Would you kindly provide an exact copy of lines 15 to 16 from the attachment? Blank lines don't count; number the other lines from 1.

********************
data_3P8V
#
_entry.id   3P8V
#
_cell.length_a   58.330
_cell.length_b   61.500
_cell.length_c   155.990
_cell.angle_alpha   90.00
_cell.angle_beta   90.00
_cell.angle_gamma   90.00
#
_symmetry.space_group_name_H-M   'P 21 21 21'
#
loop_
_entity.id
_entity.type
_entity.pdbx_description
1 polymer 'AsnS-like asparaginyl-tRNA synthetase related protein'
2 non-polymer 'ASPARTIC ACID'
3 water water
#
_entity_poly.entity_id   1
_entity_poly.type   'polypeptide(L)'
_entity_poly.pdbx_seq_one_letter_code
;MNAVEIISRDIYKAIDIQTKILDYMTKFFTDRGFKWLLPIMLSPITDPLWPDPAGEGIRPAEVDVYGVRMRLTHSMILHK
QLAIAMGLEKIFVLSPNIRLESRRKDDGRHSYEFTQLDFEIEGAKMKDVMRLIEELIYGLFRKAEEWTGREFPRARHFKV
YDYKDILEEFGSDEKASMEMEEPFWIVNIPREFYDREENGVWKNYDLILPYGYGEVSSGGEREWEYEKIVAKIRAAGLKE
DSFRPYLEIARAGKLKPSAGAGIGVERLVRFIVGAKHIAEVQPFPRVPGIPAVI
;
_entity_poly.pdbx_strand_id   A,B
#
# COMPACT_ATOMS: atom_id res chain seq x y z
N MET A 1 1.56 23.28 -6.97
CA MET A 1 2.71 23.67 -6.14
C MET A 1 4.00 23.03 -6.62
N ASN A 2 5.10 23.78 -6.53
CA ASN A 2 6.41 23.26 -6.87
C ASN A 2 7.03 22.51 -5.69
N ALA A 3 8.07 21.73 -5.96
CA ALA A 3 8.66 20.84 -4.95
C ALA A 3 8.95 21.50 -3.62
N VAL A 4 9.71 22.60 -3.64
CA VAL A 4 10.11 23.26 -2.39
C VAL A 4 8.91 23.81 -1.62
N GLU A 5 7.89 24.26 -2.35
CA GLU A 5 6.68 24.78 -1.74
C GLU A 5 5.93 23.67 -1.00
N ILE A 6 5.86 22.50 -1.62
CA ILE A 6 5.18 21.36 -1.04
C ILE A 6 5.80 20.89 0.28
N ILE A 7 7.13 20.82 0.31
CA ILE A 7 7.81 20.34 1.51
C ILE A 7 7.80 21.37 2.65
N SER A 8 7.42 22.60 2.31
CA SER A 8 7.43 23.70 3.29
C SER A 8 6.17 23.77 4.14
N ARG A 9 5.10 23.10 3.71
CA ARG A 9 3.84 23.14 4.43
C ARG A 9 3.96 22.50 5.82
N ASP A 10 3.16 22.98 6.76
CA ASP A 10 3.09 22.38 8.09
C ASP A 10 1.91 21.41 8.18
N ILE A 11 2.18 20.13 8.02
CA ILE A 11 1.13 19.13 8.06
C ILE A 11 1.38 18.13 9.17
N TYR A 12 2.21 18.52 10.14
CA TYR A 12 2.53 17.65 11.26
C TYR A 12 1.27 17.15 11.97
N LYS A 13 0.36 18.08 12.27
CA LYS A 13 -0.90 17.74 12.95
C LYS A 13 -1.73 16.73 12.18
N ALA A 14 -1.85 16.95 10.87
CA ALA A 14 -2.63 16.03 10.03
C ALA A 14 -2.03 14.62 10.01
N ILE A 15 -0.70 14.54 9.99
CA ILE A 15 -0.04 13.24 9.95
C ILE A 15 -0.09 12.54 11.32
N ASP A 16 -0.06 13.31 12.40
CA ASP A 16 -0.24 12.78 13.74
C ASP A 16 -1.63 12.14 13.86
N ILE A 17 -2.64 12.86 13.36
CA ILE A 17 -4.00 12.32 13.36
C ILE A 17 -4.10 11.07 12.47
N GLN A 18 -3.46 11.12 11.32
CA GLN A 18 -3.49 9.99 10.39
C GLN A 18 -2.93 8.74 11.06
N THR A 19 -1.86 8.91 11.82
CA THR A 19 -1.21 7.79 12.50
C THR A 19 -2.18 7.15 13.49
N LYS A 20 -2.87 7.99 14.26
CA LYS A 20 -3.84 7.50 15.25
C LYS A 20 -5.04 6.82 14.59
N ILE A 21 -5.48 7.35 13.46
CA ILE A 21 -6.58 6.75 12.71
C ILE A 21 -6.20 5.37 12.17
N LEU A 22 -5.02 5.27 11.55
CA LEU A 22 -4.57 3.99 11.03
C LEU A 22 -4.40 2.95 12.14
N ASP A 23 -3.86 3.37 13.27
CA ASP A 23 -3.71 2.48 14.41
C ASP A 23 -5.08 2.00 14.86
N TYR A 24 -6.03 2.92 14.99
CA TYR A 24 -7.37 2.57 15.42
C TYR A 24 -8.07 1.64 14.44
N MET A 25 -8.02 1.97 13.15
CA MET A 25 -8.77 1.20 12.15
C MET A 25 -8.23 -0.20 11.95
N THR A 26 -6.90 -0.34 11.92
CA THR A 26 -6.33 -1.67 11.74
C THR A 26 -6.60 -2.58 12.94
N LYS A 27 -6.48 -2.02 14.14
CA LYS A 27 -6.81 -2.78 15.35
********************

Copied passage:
_entity.id
_entity.type